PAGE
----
CINCINNATI, Nov. 25, 2014 /PRNewswire/ -- After six years of rapid growth, and recent expansion across the Midwest, startup Everything But The House (EBTH), an online estate sale company, announced today that it has raised a $13 million Series A round of funding from Spark Capital and Greycroft Partners, with participation from individual investors. The funds will support an aggressive growth strategy to bring EBTH's comprehensive services to approximately 50 cities within the next two years.
In today's market, a traditional estate sale earns around $7,000 for a seller, while the average estate sale through EBTH earns $27,000, mostly due to the visibility of EBTH's nearly 350,000 unique web visitors from across the world each month.
The full-service company handles every part of the sale from cataloging and photographing each item for sale, to coordinating shipping, trash removal services, donations and more so that each home is left empty from wall-to-wall. Every online sale is active for seven days and all bids start at $1. EBTH handles estates of all sizes and has sold estates worth several million dollars.
"Estate sales are more than a transactional experience. They are often an unexpected and emotional event driven by things like downsizing, relocating or losing a loved one," said EBTH President and CEO Andy Nielsen. "Our full-service approach expedites the process, takes the pressure off the sellers' shoulders, and produces significant financial results. The funding and strategic direction from Spark and Greycroft will allow us to rapidly expand into major markets across the U.S."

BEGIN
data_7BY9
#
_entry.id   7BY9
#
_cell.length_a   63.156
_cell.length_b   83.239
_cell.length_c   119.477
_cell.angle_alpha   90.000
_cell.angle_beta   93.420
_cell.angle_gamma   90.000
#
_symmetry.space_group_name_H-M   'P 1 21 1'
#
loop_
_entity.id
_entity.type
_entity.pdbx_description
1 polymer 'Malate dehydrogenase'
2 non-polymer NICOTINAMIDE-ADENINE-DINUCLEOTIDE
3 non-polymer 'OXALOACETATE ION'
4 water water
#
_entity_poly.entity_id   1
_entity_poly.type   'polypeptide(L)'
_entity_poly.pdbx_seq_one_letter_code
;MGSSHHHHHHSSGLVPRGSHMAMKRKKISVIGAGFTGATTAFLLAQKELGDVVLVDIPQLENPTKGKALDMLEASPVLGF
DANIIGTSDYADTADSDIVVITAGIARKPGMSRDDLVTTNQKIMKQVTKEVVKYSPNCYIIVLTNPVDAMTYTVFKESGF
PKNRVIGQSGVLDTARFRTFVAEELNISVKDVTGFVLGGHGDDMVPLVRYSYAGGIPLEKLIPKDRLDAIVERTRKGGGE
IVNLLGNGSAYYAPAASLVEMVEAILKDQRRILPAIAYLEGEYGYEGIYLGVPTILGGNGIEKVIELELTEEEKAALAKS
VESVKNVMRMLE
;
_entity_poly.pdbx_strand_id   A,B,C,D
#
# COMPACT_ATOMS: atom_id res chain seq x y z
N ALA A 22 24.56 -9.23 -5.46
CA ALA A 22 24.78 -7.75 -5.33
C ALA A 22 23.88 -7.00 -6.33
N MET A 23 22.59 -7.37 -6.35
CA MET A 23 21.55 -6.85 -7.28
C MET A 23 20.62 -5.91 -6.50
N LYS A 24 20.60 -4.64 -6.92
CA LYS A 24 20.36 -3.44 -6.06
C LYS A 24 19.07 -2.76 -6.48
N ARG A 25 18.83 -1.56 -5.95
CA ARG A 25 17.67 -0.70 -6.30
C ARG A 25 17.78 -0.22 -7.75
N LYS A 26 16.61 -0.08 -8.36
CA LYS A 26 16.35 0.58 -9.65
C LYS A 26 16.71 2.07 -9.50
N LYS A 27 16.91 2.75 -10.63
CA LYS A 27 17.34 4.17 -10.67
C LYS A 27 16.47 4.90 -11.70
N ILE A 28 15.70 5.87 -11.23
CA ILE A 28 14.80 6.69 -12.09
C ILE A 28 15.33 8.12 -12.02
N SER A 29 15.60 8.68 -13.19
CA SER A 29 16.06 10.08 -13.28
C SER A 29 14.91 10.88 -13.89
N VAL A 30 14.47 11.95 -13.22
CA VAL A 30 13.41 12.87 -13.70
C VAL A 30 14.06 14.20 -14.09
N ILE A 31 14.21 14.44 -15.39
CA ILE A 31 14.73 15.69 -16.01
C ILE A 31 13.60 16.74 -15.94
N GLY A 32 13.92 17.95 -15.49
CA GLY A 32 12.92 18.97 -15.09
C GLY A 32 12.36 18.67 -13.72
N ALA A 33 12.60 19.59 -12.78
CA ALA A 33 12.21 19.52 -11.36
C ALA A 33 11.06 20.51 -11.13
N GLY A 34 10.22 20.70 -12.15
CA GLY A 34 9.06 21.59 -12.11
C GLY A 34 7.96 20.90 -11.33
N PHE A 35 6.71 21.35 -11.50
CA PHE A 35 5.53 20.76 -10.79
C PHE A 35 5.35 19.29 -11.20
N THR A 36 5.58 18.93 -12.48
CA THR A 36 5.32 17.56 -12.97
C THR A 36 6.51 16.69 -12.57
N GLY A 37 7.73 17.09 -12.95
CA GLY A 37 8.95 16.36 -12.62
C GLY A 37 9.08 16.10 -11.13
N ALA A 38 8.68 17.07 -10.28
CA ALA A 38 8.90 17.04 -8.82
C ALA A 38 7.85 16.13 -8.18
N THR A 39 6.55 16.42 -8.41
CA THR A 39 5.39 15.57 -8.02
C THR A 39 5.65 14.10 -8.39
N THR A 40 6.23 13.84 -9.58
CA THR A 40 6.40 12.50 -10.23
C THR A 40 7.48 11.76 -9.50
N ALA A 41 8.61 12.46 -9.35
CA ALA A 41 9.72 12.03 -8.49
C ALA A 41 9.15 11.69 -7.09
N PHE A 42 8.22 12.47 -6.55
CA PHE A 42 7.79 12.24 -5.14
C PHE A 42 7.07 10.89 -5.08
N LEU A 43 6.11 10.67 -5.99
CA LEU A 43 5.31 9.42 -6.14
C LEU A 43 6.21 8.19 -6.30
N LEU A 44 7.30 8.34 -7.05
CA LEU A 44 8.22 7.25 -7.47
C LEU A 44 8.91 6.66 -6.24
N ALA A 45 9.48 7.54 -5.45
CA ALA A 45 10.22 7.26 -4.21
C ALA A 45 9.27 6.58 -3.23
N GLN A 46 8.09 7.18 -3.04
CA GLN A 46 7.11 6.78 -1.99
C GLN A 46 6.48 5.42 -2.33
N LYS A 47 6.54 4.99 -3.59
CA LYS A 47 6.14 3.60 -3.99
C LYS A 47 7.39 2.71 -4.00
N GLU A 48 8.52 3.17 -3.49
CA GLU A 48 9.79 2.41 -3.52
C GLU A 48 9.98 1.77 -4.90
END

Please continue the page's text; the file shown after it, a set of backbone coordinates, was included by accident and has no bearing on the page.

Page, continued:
Spark Capital and Greycroft Partners are leaders in the e-commerce and second-hand goods industries, as illustrated by Spark Capital's investment in Wayfair and Greycroft Partners' investments in Trunk Club and The RealReal.
"With the increasing popularity of online marketplaces, the days of estate sales held in auction houses are dwindling," said Spark Capital General Partner Alex Finkelstein. "By taking care of the entire process from cataloging to cleaning out the house, EBTH offers a complete service not yet seen in the industry. We're confident that EBTH's model will be well received at a national level."
Cincinnati-based EBTH sells all kinds of second-hand goods from furniture and collectibles to grand pianos and garden tools. Other notable items sold include a Ford Model T, a 17th Century Chinese Libation Cup, a highly collectible vintage BMW motorcycle and a World Series ring, which sold for $89,000.
With operations in Cincinnati, Columbus, Indianapolis, Louisville, Lexington and Nashville, EBTH has plans to expand into major market areas including Boston, Washington D.C., Atlanta, Denver, Dallas, Chicago, Los Angeles and the Gulf Coast of Florida throughout 2015.
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SOURCE Everything But The House